Christopher Smart Analysis

Other literary forms

(British and Irish Poetry, Revised Edition)

In London, Christopher Smart did hackwork for booksellers, wrote songs for Vauxhall Gardens entertainment, and edited the magazine Midwife: Or, Old Woman’s Magazine from 1749 to about 1750. The Works of Horace, Translated Literally into English(1756) is a prose translation of the poems from the Latin; A Translation of the Psalms of David Attempted in the Spirit of Christianity (1765) was rendered from the Hebrew in poetic form; another translation, The Works of Horace Translated into Verse, came out in 1767.

Christopher Smart Achievements

(British and Irish Poetry, Revised Edition)

Christopher Smart became a fellow of Pembroke Hall, the University of Cambridge, in 1745, and attained college office after receiving his master’s degree in 1747. He won the Seaton Prize for poetry every year from 1750 to 1755, with the exception of 1754, when he did not enter.

Christopher Smart Bibliography

(British and Irish Poetry, Revised Edition)

Curry, Neil. Christopher Smart. Tavistock, England: Northcote House/British Council, 2005. A biography of Smart that also examines his writings.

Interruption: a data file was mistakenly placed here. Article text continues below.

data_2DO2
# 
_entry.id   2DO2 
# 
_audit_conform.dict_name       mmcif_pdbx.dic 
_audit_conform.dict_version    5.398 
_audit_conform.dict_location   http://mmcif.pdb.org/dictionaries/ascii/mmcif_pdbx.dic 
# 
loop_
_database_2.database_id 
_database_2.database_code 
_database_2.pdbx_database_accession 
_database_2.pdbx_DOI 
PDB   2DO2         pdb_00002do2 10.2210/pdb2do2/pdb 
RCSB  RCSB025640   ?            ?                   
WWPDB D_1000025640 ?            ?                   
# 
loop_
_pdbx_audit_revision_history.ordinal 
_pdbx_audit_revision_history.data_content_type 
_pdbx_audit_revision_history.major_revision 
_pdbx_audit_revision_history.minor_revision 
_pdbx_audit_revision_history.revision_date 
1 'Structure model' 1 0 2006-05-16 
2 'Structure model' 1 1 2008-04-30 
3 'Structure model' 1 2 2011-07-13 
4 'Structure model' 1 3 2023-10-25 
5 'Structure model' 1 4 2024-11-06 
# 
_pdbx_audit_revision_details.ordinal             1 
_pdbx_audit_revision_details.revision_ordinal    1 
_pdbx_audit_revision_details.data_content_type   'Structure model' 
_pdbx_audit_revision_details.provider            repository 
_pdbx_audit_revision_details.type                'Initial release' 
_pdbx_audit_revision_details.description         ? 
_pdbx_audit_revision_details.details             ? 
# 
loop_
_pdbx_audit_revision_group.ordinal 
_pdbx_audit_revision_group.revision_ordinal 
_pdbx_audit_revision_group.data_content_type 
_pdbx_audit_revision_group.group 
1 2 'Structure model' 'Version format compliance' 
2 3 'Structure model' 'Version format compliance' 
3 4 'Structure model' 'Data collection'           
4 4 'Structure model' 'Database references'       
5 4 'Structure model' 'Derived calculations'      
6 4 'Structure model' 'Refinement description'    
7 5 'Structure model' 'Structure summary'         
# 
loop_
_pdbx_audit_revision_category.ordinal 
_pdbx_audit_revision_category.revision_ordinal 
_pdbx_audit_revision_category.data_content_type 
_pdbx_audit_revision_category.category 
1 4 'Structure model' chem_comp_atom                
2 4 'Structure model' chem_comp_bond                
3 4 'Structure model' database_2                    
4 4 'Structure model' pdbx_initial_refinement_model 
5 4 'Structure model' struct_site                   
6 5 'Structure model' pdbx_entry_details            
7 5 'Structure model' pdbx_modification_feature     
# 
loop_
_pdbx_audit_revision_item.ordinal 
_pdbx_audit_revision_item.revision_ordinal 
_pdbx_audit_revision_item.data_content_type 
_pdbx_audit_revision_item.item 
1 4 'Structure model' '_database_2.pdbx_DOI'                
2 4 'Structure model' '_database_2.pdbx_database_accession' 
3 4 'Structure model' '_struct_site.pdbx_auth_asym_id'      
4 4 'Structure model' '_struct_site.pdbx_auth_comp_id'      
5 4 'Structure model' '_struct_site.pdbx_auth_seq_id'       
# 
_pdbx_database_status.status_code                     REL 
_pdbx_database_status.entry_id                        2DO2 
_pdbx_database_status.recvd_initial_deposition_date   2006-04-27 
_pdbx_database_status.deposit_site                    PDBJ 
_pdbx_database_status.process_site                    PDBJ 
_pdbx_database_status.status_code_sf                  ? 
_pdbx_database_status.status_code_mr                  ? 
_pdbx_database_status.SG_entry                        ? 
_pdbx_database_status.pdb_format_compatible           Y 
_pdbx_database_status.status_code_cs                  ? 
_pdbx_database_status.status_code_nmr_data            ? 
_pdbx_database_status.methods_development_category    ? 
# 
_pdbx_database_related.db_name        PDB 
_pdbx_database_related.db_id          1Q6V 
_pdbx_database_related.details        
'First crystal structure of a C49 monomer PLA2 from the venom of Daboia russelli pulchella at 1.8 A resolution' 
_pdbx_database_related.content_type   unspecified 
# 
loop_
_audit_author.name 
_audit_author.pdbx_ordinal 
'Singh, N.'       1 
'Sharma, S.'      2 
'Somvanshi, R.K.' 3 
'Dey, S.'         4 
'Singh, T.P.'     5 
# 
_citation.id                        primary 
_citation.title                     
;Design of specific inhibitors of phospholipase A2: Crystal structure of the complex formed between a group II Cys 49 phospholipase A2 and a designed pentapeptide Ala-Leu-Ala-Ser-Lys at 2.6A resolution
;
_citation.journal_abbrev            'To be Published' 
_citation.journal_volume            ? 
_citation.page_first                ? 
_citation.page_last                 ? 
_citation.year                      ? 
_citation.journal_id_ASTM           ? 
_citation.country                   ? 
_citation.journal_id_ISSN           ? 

Dillingham, Thomas F. “’Blest Light’: Christopher Smart’s Myth of David.” In The David Myth in Western Literature, edited by Raymond-Jean Frontain and Jan Wojick. West Lafayette, Ind.: Purdue University Press, 1980. The biblical David is central to Smart’s highest poetic achievements, says Dillingham, whether used as subject, as in A Song to David, or as a model for imitation, as in the translations and biblical paraphrases. Smart combines the Old Testament figure with the Greek Orpheus and Christian theology in seeking a unified vision for his faith.

Hawes, Clement, ed. Christopher Smart and the Enlightenment. New York: St. Martin’s Press, 1999. A reappraisal of Smart’s legacy and his remarkable impact on twentieth century poetry. Analyzes the generative impact of Smart on modern poetry and music, demonstrating the reach of his contemporary resonance.

Jason, Philip K., ed. Masterplots II: Poetry Series. Rev. ed. Pasadena, Calif.: Salem Press, 2002. Contains an analysis of Smart’s “My Cat, Jeoffry.” Summary, forms and devices, and themes and meanings are discussed.

Mounsey, Chris. Christopher Smart: Clown of God. Cranbury, N.J.: Associated University Presses, 2001. A biography of the poet, detailing his confinement for mental illness. Includes bibliographical references and index.

Spacks, Patricia Ann Meyer. Reading Eighteenth-Century Poetry. Malden, Mass.: Wiley-Blackwell, 2009. In one chapter, Spacks examines the poetry of Smart and Mary Leapor, a kitchen maid who died of measles at the age of twenty-three. She sees both of them as outliers who were nonetheless able to achieve some popularity in their lifetimes. She sees Smart as using poetic forms in new ways and Leapor as employing new themes.